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Interpersonal similarity extrapolation between domains

Author: Noguti, Valeria INSEAD Area: Decision SciencesPublisher: Fontainebleau : INSEAD, 2006.Language: EnglishDescription: 89 p. : Ill. ; 30 cm.Type of document: INSEAD ThesisThesis Note: For the degree of Ph.D. in management, INSEAD, June 2006Bibliography/Index: Includes bibliographical referencesAbstract: Research has shown that people form impressions of other individuals based on an active categorization process (Brewer, 1988). As people often interpret information about others according to its congruency with the self (Gramzow Gaertner, and Sedikides, 2001), it is likely that the categorization occurs in relation to the similarity of other individuals and the self. Perceived similarity between the self and another individual will produce mental representations that overlap with the self. We argue that the overlap determines how typical the other individual is of an ad hoc category of the type "people similar to me." Once categorization takes place, additional attributes of other individuals will be inferred from this category (Brewer, 1988). We argue that this categorical inference process leads to a phenomenon we call similarity extrapolation ---the psychological transfer of similarity in preferences between self and others from a specific, yet arbitrary, domain to unrelated domains. In this dissertation we not only demonstrate similarity extrapolation exists but also that it is a robust effect, not limited to particular domains or specific tasks. As alternative explanations for the effect, we discuss two mechanisms: liking and consensus. The liking mechanism suggests that similarity in preferences generates a positive affective reaction toward the other, which in turn motivates inferences of further similarity (Chaiken, 1987; Heider, 1958; Nisbett and Wilson, 1977). According to the consensus mechanism (Ross, Greene, and House, 1977), the degree of similarity between the self and another person in a domain may influence people's natural tendency to infer their own opinions are shared by the majority of the population. Besides demonstrating the similarity extrapolation phenomenon, in four studies we rule out liking as an explanation for our findings, as well as consensus in judgment, and we provide support for categorical inference. We present implications of similarity extrapolation at the end of our discussion. List(s) this item appears in: Ph.D. Thesis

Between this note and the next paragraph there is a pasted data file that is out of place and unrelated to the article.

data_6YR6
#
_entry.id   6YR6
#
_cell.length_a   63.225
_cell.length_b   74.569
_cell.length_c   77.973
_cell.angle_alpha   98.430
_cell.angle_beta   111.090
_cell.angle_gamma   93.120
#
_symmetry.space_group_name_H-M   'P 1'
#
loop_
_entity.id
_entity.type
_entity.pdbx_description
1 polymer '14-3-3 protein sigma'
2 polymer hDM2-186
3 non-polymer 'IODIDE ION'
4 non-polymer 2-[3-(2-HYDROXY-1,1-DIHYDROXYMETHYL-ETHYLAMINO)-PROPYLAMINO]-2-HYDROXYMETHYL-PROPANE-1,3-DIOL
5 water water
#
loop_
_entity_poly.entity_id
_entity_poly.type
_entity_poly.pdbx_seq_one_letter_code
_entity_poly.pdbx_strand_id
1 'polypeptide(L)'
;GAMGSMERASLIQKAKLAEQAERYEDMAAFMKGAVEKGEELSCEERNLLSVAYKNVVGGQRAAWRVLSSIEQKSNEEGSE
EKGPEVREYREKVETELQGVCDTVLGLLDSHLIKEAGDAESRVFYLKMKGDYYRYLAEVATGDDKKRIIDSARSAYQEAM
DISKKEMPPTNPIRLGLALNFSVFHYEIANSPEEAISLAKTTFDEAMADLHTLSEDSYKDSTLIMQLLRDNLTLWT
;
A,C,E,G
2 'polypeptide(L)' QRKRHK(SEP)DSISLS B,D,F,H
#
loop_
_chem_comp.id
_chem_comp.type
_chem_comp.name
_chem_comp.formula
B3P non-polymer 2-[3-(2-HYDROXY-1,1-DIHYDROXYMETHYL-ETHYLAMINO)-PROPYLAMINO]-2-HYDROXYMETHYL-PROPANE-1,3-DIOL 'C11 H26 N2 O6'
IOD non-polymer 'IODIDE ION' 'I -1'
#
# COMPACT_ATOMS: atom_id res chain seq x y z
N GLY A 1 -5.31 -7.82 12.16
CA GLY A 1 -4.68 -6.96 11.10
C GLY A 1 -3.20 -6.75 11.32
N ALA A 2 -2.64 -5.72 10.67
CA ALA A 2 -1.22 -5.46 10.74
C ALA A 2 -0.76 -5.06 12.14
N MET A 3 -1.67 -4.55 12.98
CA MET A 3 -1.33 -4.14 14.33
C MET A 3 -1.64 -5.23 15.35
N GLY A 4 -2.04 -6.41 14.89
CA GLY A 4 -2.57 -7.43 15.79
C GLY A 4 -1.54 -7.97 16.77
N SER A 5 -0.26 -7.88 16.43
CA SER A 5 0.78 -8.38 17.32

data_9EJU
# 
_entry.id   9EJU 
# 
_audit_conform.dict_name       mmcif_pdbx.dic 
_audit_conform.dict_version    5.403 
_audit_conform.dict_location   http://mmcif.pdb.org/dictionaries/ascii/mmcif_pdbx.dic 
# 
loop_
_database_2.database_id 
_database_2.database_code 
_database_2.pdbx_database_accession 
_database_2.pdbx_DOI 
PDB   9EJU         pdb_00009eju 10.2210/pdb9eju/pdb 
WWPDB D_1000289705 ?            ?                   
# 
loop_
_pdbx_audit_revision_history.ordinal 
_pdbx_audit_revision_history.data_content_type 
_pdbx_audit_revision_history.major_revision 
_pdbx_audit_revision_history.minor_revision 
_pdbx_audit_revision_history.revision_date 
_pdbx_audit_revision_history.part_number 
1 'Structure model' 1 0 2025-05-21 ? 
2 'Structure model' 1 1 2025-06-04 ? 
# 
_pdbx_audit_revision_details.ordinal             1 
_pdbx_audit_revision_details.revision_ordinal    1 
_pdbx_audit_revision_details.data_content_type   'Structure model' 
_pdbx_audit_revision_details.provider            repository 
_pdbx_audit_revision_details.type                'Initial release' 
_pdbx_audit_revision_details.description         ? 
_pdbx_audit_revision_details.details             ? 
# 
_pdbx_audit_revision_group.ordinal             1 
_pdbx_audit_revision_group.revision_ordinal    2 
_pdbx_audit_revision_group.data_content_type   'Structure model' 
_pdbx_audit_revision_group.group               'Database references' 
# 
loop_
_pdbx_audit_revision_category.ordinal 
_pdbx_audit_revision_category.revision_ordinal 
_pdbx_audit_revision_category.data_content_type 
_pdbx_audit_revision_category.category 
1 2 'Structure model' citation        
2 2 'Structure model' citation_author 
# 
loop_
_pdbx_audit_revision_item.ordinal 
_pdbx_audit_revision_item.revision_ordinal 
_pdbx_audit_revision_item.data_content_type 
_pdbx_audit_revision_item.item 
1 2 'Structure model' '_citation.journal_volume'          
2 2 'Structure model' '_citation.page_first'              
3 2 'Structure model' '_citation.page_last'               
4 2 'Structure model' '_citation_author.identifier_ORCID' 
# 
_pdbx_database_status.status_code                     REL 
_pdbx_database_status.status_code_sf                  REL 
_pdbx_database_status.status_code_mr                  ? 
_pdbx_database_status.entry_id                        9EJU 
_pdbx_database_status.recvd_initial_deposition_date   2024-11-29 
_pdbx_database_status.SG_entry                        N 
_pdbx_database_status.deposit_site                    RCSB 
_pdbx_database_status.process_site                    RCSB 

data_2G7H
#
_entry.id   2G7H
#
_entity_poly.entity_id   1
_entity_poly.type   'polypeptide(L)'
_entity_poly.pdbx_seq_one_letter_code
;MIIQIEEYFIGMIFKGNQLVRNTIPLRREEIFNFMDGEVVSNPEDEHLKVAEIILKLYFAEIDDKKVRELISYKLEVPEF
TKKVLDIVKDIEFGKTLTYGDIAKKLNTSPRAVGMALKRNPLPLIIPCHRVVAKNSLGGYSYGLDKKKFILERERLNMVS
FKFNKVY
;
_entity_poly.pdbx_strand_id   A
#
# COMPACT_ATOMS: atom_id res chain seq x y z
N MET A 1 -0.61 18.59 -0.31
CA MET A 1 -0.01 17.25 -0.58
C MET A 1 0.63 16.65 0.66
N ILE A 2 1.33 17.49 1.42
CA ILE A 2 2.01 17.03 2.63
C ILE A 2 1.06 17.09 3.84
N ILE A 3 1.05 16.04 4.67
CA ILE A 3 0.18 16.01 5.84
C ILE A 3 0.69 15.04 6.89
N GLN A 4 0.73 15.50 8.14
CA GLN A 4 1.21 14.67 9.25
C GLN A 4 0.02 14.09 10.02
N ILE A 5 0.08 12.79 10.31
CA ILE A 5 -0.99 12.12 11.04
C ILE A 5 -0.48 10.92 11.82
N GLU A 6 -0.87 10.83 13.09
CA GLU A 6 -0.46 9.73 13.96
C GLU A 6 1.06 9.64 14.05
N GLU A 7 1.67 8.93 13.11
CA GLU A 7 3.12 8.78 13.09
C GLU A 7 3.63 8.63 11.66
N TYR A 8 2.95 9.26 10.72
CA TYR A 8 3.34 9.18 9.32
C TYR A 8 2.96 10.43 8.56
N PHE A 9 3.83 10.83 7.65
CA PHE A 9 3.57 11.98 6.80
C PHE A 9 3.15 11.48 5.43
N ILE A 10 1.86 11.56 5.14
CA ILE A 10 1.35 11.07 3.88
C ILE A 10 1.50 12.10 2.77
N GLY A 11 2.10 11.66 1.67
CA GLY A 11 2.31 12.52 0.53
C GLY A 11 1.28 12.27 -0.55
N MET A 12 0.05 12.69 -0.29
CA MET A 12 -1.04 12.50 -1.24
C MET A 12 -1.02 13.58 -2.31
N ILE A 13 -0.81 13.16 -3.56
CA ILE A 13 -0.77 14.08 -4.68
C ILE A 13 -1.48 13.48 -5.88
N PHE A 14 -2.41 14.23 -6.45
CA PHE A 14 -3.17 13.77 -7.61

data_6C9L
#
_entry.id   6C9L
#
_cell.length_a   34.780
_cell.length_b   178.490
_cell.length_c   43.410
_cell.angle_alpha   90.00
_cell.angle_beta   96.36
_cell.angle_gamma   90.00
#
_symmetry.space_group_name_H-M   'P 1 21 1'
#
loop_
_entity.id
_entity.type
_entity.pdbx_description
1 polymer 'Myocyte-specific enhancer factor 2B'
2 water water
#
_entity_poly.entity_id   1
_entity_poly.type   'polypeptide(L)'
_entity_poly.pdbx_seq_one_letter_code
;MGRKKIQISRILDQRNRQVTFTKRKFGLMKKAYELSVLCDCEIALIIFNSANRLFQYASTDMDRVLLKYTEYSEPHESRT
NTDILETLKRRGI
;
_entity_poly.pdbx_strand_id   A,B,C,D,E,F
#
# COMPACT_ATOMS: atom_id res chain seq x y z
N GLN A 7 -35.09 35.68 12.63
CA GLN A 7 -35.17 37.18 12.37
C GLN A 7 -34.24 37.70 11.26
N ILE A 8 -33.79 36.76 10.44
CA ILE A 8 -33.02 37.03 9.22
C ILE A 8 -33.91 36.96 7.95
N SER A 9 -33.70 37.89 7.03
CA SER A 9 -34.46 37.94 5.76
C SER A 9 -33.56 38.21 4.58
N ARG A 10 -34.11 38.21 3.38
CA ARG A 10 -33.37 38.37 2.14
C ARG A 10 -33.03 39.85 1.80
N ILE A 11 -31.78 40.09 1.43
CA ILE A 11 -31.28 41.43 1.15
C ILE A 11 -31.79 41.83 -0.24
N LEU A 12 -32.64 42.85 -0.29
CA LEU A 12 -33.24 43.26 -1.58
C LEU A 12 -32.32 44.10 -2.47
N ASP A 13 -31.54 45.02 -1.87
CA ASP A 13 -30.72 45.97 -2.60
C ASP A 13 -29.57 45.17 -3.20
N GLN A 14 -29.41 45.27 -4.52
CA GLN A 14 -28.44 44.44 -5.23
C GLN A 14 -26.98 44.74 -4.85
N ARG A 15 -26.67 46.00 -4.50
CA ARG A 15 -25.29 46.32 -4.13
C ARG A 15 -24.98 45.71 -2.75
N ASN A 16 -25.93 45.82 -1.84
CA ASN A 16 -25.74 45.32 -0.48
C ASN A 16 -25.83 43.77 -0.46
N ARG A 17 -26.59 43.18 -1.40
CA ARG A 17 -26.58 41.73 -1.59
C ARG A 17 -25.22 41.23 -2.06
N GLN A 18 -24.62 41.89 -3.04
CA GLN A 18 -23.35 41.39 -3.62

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For the degree of Ph.D. in management, INSEAD, June 2006

Includes bibliographical references

Research has shown that people form impressions of other individuals based on an active categorization process (Brewer, 1988). As people often interpret information about others according to its congruency with the self (Gramzow Gaertner, and Sedikides, 2001), it is likely that the categorization occurs in relation to the similarity of other individuals and the self. Perceived similarity between the self and another individual will produce mental representations that overlap with the self. We argue that the overlap determines how typical the other individual is of an ad hoc category of the type "people similar to me." Once categorization takes place, additional attributes of other individuals will be inferred from this category (Brewer, 1988).
We argue that this categorical inference process leads to a phenomenon we call similarity extrapolation ---the psychological transfer of similarity in preferences between self and others from a specific, yet arbitrary, domain to unrelated domains. In this dissertation we not only demonstrate similarity extrapolation exists but also that it is a robust effect, not limited to particular domains or specific tasks.
As alternative explanations for the effect, we discuss two mechanisms: liking and consensus. The liking mechanism suggests that similarity in preferences generates a positive affective reaction toward the other, which in turn motivates inferences of further similarity (Chaiken, 1987; Heider, 1958; Nisbett and Wilson, 1977). According to the consensus mechanism (Ross, Greene, and House, 1977), the degree of similarity between the self and another person in a domain may influence people's natural tendency to infer their own opinions are shared by the majority of the population.
Besides demonstrating the similarity extrapolation phenomenon, in four studies we rule out liking as an explanation for our findings, as well as consensus in judgment, and we provide support for categorical inference. We present implications of similarity extrapolation at the end of our discussion.

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